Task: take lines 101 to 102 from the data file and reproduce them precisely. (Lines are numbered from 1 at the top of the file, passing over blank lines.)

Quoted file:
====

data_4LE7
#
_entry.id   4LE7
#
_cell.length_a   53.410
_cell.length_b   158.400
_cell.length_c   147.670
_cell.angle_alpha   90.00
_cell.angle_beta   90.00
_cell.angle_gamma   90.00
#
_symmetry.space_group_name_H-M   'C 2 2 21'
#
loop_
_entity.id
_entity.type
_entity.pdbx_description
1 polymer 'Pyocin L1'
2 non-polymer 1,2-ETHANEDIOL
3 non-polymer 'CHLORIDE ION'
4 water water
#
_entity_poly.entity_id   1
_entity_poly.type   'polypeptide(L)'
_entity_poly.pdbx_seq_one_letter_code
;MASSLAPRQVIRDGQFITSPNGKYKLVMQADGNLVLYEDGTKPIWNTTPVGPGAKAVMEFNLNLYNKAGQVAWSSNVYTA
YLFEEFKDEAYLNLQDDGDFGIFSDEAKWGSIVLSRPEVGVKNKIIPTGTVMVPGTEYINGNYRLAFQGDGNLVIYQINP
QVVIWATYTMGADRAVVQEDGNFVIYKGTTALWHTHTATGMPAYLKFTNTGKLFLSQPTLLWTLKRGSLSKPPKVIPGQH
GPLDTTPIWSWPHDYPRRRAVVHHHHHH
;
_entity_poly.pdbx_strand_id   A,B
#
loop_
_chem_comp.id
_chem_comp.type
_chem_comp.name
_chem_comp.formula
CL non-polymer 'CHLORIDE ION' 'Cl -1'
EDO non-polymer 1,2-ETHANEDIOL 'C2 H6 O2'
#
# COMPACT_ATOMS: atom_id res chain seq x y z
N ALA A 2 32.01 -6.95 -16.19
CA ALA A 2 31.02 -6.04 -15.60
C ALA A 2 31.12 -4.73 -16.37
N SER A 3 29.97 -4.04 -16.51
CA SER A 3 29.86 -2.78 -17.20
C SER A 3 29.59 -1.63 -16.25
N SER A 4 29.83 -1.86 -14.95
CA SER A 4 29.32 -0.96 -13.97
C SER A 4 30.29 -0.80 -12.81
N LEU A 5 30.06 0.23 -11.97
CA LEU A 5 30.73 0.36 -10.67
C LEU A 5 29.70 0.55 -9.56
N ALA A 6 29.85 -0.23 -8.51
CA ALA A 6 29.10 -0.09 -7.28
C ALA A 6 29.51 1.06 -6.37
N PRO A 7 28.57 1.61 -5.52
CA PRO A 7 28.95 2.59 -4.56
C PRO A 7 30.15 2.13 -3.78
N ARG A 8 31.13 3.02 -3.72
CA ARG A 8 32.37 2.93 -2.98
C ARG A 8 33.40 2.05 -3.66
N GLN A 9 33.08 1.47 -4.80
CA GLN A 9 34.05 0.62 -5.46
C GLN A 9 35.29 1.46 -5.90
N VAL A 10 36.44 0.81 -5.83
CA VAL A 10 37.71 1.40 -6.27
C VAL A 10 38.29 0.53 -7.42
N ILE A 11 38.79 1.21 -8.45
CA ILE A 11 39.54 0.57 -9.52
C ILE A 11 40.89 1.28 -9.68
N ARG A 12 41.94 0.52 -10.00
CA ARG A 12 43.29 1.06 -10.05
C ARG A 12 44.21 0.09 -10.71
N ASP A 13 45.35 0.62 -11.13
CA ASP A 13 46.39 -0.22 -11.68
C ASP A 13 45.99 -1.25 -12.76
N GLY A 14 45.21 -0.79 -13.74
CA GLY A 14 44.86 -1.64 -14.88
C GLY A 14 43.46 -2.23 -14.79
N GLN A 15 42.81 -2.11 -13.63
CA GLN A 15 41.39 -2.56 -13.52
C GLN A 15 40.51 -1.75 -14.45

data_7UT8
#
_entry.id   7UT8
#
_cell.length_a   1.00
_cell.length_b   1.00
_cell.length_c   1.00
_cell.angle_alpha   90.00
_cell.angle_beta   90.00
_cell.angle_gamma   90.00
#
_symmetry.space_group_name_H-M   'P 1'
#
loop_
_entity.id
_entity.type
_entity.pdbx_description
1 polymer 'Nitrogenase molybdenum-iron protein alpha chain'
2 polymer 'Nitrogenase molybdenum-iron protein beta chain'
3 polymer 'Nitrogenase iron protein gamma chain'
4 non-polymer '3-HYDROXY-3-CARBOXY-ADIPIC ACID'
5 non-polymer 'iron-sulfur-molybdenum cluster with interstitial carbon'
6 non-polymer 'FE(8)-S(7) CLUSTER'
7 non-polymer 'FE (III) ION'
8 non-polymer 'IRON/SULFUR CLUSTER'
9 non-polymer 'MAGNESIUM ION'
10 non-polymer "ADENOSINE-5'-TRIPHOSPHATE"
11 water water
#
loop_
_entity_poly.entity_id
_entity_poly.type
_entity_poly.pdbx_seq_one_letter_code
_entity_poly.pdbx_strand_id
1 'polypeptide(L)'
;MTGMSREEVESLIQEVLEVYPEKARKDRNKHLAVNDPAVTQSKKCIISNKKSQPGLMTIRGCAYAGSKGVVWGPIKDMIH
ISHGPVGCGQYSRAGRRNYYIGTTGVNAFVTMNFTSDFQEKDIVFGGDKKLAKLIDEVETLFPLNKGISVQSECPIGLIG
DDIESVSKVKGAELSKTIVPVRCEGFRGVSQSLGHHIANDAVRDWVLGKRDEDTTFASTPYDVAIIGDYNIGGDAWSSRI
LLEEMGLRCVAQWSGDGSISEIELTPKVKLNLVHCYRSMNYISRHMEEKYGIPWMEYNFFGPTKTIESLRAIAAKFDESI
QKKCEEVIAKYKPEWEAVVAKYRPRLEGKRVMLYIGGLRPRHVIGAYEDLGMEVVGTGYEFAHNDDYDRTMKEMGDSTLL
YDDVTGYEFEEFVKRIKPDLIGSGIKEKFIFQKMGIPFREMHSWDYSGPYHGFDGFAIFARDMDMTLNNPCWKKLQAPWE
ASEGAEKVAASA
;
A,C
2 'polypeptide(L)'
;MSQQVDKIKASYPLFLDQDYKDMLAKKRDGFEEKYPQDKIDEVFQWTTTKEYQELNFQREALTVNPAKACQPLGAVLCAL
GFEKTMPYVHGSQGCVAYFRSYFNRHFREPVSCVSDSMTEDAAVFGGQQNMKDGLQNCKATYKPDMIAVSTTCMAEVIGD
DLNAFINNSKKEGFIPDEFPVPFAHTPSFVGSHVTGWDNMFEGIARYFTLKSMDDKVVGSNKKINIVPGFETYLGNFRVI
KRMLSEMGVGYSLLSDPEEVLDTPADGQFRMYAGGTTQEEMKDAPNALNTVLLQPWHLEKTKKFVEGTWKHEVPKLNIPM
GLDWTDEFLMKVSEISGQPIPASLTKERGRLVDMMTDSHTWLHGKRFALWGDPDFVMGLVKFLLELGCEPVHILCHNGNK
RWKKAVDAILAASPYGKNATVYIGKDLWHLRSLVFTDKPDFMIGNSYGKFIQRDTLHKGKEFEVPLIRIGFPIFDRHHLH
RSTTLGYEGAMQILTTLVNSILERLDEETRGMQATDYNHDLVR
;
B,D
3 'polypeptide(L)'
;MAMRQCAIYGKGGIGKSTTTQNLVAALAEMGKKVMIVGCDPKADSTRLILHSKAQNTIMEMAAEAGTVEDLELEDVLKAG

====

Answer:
1 polymer 'Nitrogenase molybdenum-iron protein alpha chain'
2 polymer 'Nitrogenase molybdenum-iron protein beta chain'